when a navigation satellite system receiver is in a sleep state during a standby mode, transitioning from said sleep state to a wakeup state during said standby mode to acquire fresh ephemeris; and
when said navigation satellite system receiver subsequently transitions from said standby mode to a normal mode of operation, determining navigation information utilizing said acquired fresh ephemeris.
2. The method according to claim 1, comprising transitioning from said wakeup state back to said sleep state in said standby mode, subsequent to said acquisition of said fresh ephemeris.
3. The method according to claim 1, wherein said fresh ephemeris is acquired from GPS signals, GLONASS signals, and/or Galileo signals.
4. The method according to claim 1, comprising storing said acquired fresh ephemeris in said navigation satellite system receiver.
5. The method according to claim 1, comprising returning to said sleep state in said standby mode from said normal mode of operation.
6. The method according to claim 1, comprising returning to said wakeup state in said standby mode from said normal mode of operation.
7. The method according to claim 1, comprising staying in said normal mode of operation after said transition from said standby mode to said normal mode of operation.
8. The method according to claim 1, wherein, for said standby mode, a sleep period of said sleep state and a wakeup period of said wakeup state are predetermined or dynamically adjusted.
9. The method according to claim 8, wherein said sleep period of said sleep state and said wakeup period of said wakeup state are determined based on QoS, quality of said acquired fresh ephemeris, and/or user inputs.
10. The method according to claim 8, wherein said sleep period of said sleep state is less than a period at which said fresh ephemeris is changed by one or more satellites.
11. The method according to claim 8, wherein said wakeup period of said wakeup state is greater than or equal to a period required for collection of said fresh ephemeris.
12. A system for satellite communication, the system comprising:
one or more circuits for use in a navigation satellite system receiver, wherein when said navigation satellite system receiver is in a sleep state during a standby mode, said one or more circuits are operable to enable transition from said sleep state to a wakeup state during said standby mode to acquire fresh ephemeris; and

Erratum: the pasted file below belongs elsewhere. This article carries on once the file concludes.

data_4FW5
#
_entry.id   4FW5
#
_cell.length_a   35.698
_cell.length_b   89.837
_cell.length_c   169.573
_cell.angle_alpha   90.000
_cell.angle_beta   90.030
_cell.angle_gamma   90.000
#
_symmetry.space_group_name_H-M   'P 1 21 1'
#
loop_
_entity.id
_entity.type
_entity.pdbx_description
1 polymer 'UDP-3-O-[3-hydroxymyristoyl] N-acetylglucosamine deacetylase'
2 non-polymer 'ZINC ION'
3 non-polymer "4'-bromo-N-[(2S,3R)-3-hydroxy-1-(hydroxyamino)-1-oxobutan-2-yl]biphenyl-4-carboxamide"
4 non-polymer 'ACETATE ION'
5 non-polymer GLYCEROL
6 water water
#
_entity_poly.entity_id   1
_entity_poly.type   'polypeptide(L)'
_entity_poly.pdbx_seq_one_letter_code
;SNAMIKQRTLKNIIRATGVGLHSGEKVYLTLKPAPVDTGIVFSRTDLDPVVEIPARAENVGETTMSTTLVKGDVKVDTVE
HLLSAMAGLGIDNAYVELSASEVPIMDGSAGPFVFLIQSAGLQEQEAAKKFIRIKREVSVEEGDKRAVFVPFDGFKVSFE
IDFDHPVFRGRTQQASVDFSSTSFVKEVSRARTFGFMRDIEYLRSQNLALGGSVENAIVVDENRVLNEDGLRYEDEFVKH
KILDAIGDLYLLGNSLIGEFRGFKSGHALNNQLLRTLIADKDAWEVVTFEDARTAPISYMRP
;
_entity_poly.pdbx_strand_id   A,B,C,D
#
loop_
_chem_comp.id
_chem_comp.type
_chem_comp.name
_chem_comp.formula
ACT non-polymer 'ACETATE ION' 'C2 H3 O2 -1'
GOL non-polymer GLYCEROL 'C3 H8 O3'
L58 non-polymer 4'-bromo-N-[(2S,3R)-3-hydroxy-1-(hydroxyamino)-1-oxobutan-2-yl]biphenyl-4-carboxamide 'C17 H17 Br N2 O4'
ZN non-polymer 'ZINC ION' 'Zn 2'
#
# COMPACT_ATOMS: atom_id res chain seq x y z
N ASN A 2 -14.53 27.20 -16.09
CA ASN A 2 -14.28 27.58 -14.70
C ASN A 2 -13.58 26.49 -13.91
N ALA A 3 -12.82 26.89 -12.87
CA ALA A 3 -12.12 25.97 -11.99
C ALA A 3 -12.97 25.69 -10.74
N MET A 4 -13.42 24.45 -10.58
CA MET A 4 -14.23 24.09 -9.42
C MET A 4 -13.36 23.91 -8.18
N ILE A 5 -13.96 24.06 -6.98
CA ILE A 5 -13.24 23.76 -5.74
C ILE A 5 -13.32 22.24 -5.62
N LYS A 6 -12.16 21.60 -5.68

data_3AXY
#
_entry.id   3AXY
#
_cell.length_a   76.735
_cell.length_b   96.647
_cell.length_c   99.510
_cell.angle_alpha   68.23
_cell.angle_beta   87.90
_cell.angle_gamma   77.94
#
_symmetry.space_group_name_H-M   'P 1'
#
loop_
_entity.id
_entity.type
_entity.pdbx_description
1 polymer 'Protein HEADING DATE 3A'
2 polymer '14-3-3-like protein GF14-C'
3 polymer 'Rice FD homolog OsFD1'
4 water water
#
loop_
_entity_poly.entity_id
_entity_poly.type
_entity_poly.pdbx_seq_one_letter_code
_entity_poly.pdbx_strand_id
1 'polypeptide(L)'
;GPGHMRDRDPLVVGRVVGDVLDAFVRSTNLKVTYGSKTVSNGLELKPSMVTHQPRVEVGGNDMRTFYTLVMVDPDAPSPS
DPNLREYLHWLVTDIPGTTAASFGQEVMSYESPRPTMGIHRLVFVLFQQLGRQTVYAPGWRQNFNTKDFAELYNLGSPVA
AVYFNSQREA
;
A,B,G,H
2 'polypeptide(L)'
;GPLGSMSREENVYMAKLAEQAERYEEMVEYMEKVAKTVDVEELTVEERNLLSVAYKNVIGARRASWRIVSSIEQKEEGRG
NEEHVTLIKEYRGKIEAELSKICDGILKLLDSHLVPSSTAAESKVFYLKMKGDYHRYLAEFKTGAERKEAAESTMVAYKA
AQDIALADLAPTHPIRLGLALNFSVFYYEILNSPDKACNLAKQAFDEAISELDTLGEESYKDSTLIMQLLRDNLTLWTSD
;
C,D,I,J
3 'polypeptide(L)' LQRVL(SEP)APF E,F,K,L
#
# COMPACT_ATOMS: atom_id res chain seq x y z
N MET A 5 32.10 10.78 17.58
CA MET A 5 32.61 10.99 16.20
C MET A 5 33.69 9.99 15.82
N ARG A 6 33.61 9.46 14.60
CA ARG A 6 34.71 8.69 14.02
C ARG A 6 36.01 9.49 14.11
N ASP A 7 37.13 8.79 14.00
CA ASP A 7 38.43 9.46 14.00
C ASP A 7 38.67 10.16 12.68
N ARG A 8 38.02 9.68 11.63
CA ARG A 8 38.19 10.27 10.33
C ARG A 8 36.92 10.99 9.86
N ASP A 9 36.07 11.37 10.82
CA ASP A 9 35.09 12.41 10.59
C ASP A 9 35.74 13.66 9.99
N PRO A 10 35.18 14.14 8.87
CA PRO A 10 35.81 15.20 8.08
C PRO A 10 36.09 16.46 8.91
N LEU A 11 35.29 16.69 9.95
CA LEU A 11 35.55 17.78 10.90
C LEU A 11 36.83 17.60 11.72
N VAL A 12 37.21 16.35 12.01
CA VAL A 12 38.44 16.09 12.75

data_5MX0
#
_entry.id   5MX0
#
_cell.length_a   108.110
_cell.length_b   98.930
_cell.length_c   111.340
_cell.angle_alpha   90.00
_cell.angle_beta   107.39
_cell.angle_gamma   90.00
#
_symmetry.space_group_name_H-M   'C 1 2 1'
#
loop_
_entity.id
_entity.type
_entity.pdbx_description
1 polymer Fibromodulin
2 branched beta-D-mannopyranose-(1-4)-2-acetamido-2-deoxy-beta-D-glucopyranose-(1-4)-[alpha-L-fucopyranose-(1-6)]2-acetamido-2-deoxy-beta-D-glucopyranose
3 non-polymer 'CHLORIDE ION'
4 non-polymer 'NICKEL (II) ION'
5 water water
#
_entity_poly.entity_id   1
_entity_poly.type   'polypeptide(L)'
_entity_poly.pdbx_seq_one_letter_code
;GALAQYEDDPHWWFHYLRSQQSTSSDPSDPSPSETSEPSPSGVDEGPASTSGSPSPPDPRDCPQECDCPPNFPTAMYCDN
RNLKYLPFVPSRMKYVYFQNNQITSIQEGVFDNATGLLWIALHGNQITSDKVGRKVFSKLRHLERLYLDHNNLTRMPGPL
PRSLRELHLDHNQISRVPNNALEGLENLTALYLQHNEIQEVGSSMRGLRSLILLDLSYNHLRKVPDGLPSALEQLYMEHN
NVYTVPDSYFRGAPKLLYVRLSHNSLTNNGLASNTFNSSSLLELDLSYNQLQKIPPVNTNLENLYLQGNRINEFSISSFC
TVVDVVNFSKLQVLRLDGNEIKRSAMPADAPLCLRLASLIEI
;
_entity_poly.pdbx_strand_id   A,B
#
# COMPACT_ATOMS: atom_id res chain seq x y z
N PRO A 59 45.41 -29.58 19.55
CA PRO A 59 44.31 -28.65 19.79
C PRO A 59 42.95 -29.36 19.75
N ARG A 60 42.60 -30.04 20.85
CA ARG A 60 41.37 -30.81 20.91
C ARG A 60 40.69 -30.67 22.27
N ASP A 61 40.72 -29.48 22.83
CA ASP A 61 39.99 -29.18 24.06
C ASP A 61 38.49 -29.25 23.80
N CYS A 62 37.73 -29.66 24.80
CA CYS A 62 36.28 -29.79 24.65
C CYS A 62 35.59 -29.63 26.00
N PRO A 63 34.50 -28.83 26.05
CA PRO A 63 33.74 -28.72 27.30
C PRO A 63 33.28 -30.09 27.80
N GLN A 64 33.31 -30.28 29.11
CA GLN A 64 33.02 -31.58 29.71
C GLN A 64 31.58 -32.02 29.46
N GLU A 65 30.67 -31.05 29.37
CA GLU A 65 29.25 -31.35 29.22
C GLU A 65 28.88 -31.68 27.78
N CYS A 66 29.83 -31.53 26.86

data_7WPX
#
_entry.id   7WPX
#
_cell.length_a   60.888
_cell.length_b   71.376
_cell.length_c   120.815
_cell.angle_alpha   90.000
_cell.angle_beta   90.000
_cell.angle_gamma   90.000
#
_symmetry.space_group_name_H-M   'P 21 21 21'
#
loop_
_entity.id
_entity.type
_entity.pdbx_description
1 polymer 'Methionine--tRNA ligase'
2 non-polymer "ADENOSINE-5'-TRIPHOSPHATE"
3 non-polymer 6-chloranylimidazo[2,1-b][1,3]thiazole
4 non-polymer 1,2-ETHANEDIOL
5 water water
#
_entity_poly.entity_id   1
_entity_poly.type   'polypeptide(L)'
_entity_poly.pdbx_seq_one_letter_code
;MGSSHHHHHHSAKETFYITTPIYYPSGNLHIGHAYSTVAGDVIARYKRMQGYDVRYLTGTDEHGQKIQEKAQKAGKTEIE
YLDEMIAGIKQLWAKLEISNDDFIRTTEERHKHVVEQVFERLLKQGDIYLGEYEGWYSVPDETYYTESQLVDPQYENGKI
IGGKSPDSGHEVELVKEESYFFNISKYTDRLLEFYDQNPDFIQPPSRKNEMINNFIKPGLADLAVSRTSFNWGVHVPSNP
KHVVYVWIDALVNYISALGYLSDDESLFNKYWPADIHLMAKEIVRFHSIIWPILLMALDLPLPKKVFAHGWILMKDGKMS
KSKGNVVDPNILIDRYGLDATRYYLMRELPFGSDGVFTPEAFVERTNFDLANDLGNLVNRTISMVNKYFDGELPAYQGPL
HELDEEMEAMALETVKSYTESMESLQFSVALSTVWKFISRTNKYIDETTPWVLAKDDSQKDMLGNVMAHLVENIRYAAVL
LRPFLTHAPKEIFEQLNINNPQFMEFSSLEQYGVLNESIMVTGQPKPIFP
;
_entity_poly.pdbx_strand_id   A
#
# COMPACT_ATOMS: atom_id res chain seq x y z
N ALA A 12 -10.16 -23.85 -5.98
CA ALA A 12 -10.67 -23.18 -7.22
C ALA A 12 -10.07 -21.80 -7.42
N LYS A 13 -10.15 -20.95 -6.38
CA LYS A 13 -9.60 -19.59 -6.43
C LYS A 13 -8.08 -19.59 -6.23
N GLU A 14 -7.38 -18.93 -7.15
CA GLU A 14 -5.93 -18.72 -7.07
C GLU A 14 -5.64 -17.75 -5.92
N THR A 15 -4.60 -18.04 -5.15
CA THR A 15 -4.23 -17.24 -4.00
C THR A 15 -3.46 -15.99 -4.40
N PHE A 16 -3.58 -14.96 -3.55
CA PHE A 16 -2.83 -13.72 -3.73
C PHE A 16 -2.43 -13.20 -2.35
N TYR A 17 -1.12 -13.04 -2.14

said one or more circuits are operable to determine navigation information utilizing said acquired fresh ephemeris, when said navigation satellite system receiver subsequently transitions from said standby mode to a normal mode of operation.
13. The system according to claim 12, wherein said one or more circuits are operable to enable transition from said wakeup state back to said sleep state in said standby mode, subsequent to said acquisition of said fresh ephemeris.
14. The system according to claim 12, wherein said fresh ephemeris is acquired from GPS signals, GLONASS signals, and/or Galileo signals.
15. The system according to claim 12, wherein said one or more circuits are operable to store said acquired fresh ephemeris in said navigation satellite system receiver.
16. The system according to claim 12, wherein said one or more circuits are operable to return to said sleep state in said standby mode from said normal mode of operation.
17. The system according to claim 12, wherein said one or more circuits are operable to return to said wakeup state in said standby mode from said normal mode of operation.
18. The system according to claim 12, wherein said one or more circuits are operable to stay in said normal mode of operation after said transition from said standby mode to a normal mode of operation.
19. The system according to claim 12, wherein, for said standby mode, a sleep period of said sleep state and a wakeup period of said wakeup state are predetermined or dynamically adjusted.
20. The system according to claim 19, wherein said sleep period of said sleep state and said wakeup period of said wakeup state are determined based on QoS, quality of said acquired fresh ephemeris, and/or user inputs.
21. The system according to claim 19, wherein said sleep period of said sleep state is less than a period at which said fresh ephemeris is changed by one or more satellites.
22. The system according to claim 19, wherein said wakeup period of said wakeup state is greater than or equal to a period required for collection of said fresh ephemeris.
US12/270,759 2008-11-13 2008-11-13 Method and system for maintaining a GNSS receiver in a hot-start state Active 2028-12-03 US7948434B2 (en)

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US12/270,759 US7948434B2 (en) 2008-11-13 2008-11-13 Method and system for maintaining a GNSS receiver in a hot-start state
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TW98138561A TWI410657B (en) 2008-11-13 2009-11-13 Method and system for maintaining a gnss receiver in a hot-start state
CN 200910226042 CN101738623A (en) 2008-11-13 2009-11-13 Satellite communication method and system
US13/102,979 US8310393B2 (en) 2008-11-13 2011-05-06 Method and system for maintaining a GNSS receiver in a hot-start state
US13/173,147 US8823587B2 (en) 2008-11-13 2011-06-30 Method of keeping a GPS receiver in a state that enables rapid signal acquisition